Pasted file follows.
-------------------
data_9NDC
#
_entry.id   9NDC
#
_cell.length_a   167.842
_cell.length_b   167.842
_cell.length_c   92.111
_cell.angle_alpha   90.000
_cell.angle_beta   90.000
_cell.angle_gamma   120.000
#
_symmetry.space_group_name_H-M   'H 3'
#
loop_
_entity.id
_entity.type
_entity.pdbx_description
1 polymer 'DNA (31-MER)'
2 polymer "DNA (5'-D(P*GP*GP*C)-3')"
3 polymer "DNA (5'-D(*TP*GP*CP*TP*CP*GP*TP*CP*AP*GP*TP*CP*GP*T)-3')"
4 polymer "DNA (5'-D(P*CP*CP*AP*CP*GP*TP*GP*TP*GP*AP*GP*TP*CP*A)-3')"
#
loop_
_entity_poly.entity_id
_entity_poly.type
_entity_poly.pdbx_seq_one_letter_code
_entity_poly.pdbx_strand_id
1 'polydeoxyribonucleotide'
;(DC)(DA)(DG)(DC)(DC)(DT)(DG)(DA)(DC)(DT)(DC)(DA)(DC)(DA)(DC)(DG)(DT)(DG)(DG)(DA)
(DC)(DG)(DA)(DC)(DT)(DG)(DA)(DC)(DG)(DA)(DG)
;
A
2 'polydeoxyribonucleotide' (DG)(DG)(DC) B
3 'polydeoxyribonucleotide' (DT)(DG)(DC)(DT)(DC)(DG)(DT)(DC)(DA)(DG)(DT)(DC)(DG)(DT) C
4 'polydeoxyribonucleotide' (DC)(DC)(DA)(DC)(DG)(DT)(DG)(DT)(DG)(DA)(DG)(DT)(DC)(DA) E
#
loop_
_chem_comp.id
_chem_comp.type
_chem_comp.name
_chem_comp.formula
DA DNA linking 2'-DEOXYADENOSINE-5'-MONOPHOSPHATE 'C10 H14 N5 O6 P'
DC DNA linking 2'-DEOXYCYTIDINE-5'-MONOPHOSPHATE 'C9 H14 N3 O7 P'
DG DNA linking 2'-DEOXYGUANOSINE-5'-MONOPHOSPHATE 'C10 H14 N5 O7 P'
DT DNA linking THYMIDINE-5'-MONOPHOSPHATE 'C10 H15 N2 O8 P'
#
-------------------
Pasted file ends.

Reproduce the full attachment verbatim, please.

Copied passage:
data_9NDC
#
_entry.id   9NDC
#
_cell.length_a   167.842
_cell.length_b   167.842
_cell.length_c   92.111
_cell.angle_alpha   90.000
_cell.angle_beta   90.000
_cell.angle_gamma   120.000
#
_symmetry.space_group_name_H-M   'H 3'
#
loop_
_entity.id
_entity.type
_entity.pdbx_description
1 polymer 'DNA (31-MER)'
2 polymer "DNA (5'-D(P*GP*GP*C)-3')"
3 polymer "DNA (5'-D(*TP*GP*CP*TP*CP*GP*TP*CP*AP*GP*TP*CP*GP*T)-3')"
4 polymer "DNA (5'-D(P*CP*CP*AP*CP*GP*TP*GP*TP*GP*AP*GP*TP*CP*A)-3')"
#
loop_
_entity_poly.entity_id
_entity_poly.type
_entity_poly.pdbx_seq_one_letter_code
_entity_poly.pdbx_strand_id
1 'polydeoxyribonucleotide'
;(DC)(DA)(DG)(DC)(DC)(DT)(DG)(DA)(DC)(DT)(DC)(DA)(DC)(DA)(DC)(DG)(DT)(DG)(DG)(DA)
(DC)(DG)(DA)(DC)(DT)(DG)(DA)(DC)(DG)(DA)(DG)
;
A
2 'polydeoxyribonucleotide' (DG)(DG)(DC) B
3 'polydeoxyribonucleotide' (DT)(DG)(DC)(DT)(DC)(DG)(DT)(DC)(DA)(DG)(DT)(DC)(DG)(DT) C
4 'polydeoxyribonucleotide' (DC)(DC)(DA)(DC)(DG)(DT)(DG)(DT)(DG)(DA)(DG)(DT)(DC)(DA) E
#
loop_
_chem_comp.id
_chem_comp.type
_chem_comp.name
_chem_comp.formula
DA DNA linking 2'-DEOXYADENOSINE-5'-MONOPHOSPHATE 'C10 H14 N5 O6 P'
DC DNA linking 2'-DEOXYCYTIDINE-5'-MONOPHOSPHATE 'C9 H14 N3 O7 P'
DG DNA linking 2'-DEOXYGUANOSINE-5'-MONOPHOSPHATE 'C10 H14 N5 O7 P'
DT DNA linking THYMIDINE-5'-MONOPHOSPHATE 'C10 H15 N2 O8 P'
#